Lenovo CEO Gives $3M Bonus To Factory Workers. Faith in Humanity: Restored - HotHardware
Lenovo CEO Gives $3M Bonus To Factory Workers. Faith in Humanity: Restored

Lenovo CEO Gives $3M Bonus To Factory Workers. Faith in Humanity: Restored


Lenovo, if you haven't heard, has been having a great year. In late March, the company announced that it had secured the #2 spot in worldwide PC sales, leaping up the charts to land just below HP. This achievement netted the company's CEO, Yang Yuanqing, a nifty $3 million bonus. Rather than pocketing the cash for himself, Yang decided to share it with Lenovo's lower-tier employees in the company's call centers, and production lines.

The report from China indicates that the a third of Leonovo's workers, or about 8500 people, earned a bonus of $314. While that's not a lot by US standards, it's a bit less than a full month's wages for Chinese worker in manufacturing. The math also works out -- $314 given to ~8600 people is a total of $2.64M, which makes sense once you consider the impact of various taxes.



It's a great move from Yang, and one we wish more US CEOs would emulate. Real wages in this country have stagnated while executive pay has skyrocketed -- the six heirs to the Walmart empire have a net worth of $89 billion. The bottom 41.5% of US households (a total of some 48.8 million people) also have a net worth of ~$90 billion. Despite such trends, we rather doubt any US CEO's will be following suit any time soon.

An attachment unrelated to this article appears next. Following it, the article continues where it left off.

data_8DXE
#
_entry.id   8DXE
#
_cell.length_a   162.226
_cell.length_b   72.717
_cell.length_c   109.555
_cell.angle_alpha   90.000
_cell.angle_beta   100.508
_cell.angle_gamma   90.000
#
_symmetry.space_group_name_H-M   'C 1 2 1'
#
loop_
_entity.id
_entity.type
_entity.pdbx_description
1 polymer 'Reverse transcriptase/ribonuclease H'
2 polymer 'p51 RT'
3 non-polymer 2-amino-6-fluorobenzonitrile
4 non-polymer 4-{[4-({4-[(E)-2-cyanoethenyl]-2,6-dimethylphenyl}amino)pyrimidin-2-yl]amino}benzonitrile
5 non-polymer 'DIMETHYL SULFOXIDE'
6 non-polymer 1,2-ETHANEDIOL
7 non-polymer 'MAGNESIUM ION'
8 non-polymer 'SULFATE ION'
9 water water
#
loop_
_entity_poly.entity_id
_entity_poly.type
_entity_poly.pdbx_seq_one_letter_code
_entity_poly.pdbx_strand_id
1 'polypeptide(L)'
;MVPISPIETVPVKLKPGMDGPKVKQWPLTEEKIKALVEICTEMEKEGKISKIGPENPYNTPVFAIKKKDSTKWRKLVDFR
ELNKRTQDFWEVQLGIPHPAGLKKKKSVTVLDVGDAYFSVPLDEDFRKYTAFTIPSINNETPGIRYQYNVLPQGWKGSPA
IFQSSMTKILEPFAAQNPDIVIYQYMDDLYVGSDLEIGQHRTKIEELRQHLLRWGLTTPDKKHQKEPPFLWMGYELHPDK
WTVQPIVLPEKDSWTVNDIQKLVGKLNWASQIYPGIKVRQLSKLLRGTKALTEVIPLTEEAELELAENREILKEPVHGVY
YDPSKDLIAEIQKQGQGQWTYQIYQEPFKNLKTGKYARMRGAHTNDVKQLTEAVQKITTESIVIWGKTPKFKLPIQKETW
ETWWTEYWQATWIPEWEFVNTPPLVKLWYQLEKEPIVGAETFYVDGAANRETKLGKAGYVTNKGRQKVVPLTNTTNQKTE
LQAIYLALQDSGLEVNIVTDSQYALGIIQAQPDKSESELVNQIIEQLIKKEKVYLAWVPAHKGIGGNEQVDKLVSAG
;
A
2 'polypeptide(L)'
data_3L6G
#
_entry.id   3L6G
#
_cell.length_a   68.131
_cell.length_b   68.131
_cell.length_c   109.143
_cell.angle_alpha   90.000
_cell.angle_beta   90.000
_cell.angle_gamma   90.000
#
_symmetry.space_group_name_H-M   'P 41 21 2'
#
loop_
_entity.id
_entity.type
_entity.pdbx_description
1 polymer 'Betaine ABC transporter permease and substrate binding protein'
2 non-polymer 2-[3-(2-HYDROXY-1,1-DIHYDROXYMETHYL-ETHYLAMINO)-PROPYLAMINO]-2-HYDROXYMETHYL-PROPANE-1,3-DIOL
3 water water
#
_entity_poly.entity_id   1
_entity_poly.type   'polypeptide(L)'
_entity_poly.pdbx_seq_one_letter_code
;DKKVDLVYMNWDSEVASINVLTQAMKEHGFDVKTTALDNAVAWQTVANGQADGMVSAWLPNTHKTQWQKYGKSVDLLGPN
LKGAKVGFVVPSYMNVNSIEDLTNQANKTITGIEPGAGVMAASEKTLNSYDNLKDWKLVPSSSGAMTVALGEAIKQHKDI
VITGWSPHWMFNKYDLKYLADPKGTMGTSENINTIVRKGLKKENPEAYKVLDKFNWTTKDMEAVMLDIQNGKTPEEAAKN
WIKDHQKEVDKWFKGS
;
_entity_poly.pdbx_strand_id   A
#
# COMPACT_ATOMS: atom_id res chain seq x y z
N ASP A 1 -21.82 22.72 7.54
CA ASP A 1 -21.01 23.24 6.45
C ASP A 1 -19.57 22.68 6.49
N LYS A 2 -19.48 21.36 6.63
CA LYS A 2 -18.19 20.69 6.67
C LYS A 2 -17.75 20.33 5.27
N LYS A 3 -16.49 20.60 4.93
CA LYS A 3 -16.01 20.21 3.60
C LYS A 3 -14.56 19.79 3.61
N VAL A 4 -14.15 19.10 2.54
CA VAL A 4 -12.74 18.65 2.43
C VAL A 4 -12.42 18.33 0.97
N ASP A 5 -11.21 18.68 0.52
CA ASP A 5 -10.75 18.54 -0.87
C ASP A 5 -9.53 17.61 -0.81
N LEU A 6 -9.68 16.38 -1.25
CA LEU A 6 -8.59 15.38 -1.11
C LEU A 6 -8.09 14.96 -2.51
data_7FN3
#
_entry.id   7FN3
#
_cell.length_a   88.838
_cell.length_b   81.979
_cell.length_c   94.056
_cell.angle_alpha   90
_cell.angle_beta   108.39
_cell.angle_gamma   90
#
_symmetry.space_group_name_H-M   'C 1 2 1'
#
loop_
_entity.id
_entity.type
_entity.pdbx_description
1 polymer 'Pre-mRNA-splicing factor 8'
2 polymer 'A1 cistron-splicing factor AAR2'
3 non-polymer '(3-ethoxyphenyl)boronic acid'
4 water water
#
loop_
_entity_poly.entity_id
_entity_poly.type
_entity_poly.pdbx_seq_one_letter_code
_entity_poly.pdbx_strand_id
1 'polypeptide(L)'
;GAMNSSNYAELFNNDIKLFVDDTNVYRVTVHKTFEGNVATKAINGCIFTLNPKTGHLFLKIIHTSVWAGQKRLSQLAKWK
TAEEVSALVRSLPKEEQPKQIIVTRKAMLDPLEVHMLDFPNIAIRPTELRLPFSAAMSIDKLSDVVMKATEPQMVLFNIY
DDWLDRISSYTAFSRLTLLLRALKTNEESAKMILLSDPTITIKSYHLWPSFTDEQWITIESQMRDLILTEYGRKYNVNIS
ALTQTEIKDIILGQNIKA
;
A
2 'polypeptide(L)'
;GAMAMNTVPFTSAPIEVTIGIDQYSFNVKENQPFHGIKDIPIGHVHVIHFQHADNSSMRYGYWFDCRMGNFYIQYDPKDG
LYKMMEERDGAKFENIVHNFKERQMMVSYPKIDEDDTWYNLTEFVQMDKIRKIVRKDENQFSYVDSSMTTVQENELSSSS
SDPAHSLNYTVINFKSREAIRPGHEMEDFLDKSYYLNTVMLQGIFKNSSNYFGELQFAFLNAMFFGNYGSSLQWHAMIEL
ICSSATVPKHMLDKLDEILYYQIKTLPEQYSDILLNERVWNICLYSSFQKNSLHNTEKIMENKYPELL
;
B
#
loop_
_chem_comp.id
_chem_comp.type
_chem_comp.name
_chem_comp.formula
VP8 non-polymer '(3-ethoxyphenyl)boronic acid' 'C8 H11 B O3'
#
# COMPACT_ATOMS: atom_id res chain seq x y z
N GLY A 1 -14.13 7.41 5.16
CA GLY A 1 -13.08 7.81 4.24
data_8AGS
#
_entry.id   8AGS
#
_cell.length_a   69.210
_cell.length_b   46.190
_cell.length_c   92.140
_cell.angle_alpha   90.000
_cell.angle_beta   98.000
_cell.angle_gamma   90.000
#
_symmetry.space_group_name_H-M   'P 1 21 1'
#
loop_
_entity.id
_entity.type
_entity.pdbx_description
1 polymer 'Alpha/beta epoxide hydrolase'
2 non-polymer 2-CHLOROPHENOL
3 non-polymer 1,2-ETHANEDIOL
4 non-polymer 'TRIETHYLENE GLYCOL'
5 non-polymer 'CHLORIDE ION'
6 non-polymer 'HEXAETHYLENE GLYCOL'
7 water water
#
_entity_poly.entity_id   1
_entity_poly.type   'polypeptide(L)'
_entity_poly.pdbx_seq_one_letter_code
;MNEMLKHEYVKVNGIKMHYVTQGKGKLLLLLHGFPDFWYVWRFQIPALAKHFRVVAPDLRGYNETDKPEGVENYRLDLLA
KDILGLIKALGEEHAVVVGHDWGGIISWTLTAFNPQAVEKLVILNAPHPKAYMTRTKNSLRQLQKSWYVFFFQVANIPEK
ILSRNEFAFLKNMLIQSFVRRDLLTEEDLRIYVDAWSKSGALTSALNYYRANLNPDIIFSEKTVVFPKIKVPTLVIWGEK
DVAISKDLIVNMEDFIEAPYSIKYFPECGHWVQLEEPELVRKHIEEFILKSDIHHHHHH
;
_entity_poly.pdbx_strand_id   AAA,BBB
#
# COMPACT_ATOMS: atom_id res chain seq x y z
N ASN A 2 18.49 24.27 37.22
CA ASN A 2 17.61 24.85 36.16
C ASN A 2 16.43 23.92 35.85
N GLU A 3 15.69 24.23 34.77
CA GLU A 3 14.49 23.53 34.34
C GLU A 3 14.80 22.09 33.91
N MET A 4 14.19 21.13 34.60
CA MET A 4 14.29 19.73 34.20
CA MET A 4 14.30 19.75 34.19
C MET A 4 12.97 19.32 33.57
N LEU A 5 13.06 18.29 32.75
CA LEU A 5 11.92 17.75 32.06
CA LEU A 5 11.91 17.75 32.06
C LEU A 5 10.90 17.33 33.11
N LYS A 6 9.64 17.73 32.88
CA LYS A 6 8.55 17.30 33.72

Of course, this is likely at least partly a calculated move to earn the company strong PR, but we doubt that matters to the several thousand workers who now have a greater amount of disposable income. Lenovo's published slides indicate that the company plans to hold on to what it's claimed, with a mixed strategy of attacking in domestic market (where it can leverage its own Chinese production to compete on price) while defending share gained in Europe and America.
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This means that his yearly bonus was the equivalent of over 700 years salary for one of the workers. The fact that that was his bonus in the first place shows what's wrong with CEO pay throughout the world.

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3vi1,

That's not a conclusion I'd automatically draw. True, US CEO pay has gone from 42x worker pay in 1980 to 380x worker pay in 2011. But -- comparing Lenovo's CEO pay to the pay of an average Chinese production worker is a false equivalency. Lenovo builds systems in China because it's cheap to do so, but it competes for its CEOs and other executives in the first-world, industrialized markets.

Look at it this way: Let's say Ford built a car plant in China and paid its workers 3x what a Lenovo worker makes, or $942 a month. That would give a family of four with two working parents a yearly income of $22,608 -- more than twice China's average family income rate.